So why has one of Scotland’s greatest footballers, and one of football’s first pioneering players, largely been forgotten by the footballing community? The answer, perhaps unsatisfactorily, lies in the historical record.

For many decades historians have maintained that the first black footballer was Arthur Wharton, as opposed to Watson who pre-dated Wharton by 11 years. Confusion to this title arises primarily because historians considering black footballers have tended to concentrate on professionals and not amateurs such as Watson. Additionally, for many years, people were unsure about Watson’s final years on earth, believing that he died in Australia sometime in the 1910s. Such ambiguity has made personal accounts of Watson’s life remarkably difficult to obtain.

Finally, the fact that there are no known written records or match reports mentioning the colour of Watson’s skin have made it difficult to track him down. In fact the only existing match report, which distinguishes Watson from other footballers, centres on his decision to play in unusual brown boots rather than the customary black boots of his contemporaries. Thankfully, many of these problems are being addressed, firstly by the Scottish Hall of Fame, who inducted Watson in 2012 owing to his ability, and secondly by Andy Mitchell, a sporting historian who has dedicated a considerable amount of time publicising Watson’s story.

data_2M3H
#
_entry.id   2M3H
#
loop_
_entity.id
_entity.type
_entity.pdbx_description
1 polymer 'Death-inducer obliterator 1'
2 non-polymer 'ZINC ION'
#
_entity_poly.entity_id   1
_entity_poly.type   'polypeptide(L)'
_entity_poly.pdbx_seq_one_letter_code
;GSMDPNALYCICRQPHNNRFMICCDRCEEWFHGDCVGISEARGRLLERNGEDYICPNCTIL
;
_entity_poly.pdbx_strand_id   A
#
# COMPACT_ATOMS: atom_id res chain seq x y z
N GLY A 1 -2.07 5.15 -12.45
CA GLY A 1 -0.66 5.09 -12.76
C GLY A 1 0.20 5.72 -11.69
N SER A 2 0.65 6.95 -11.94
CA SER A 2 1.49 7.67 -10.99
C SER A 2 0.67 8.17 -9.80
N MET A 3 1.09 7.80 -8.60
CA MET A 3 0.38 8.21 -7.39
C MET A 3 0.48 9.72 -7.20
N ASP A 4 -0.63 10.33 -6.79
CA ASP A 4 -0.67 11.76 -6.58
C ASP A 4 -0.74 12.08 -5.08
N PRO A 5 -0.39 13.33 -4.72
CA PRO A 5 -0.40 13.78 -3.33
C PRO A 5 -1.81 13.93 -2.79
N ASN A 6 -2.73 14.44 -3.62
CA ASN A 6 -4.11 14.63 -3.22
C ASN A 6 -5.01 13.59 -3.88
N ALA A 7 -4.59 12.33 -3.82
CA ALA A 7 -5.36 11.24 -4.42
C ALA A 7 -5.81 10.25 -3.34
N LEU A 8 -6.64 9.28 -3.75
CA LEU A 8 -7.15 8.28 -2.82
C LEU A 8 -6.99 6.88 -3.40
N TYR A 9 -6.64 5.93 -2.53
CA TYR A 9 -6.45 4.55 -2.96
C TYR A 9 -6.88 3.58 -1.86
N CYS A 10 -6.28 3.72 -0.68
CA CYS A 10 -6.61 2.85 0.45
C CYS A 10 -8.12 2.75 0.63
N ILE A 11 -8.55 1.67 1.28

Although it has made the historians’ lives particularly difficult, the fact that Watson’s skin colour seemed to be of no significance to his peers or the Scottish Football Association is in many ways a cause of celebration.

While Arthur Wharton was faced with unspeakable racial slurs on and off the pitch, Watson was captaining his national side and playing for one of England’s most highly decorated footballing sides. While Wharton’s life reminds us that racism in football in not a new phenomenon, Watson’s reminds us that racism in sport is not a given, nor should it be accepted as one.

Watson’s career demonstrated that footballers should be judged on one thing and one thing only: their ability. If that alone is Watson’s legacy, few would dispute its merit.

By Conor Heffernan. Follow @PhysCstudy